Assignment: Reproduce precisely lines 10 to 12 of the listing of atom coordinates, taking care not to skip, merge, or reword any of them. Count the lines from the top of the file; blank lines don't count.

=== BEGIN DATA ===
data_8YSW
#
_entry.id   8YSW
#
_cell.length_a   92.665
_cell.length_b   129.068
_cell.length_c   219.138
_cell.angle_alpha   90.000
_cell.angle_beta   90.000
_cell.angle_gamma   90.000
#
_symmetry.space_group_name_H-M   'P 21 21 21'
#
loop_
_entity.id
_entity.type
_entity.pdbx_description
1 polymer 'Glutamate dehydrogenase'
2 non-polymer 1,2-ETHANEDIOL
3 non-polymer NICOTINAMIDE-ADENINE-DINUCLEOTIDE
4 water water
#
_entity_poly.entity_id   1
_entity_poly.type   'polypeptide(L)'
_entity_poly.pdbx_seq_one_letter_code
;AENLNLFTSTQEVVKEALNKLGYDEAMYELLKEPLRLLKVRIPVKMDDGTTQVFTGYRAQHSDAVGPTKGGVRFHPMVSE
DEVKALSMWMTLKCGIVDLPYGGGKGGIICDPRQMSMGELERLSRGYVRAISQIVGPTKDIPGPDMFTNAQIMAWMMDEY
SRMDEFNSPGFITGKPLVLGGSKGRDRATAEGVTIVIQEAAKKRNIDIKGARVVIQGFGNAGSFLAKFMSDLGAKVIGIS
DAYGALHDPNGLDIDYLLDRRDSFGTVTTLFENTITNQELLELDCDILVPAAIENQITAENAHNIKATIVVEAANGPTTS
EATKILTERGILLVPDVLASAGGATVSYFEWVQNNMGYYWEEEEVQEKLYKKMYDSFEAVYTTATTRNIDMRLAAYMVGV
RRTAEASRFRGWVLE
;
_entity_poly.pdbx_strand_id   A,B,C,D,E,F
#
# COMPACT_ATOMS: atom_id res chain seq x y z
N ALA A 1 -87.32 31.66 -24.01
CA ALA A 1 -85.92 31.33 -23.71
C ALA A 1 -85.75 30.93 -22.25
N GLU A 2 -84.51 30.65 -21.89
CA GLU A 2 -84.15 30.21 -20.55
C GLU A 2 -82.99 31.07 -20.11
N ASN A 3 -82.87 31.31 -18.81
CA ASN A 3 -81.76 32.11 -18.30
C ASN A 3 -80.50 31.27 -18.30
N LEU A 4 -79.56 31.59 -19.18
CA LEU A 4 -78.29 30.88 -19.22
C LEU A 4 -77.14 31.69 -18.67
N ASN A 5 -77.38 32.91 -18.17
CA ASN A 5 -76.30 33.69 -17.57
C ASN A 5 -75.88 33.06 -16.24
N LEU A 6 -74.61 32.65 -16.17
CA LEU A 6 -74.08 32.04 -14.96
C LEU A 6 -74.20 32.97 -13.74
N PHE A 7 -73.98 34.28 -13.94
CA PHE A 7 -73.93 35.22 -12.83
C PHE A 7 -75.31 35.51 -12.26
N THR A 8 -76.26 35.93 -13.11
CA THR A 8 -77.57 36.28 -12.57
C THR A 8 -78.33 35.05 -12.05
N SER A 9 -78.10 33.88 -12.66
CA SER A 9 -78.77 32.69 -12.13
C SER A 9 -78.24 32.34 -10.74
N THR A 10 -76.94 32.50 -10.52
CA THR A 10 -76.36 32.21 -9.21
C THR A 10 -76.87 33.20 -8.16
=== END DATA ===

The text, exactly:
_cell.angle_gamma   90.000
#
_symmetry.space_group_name_H-M   'P 21 21 21'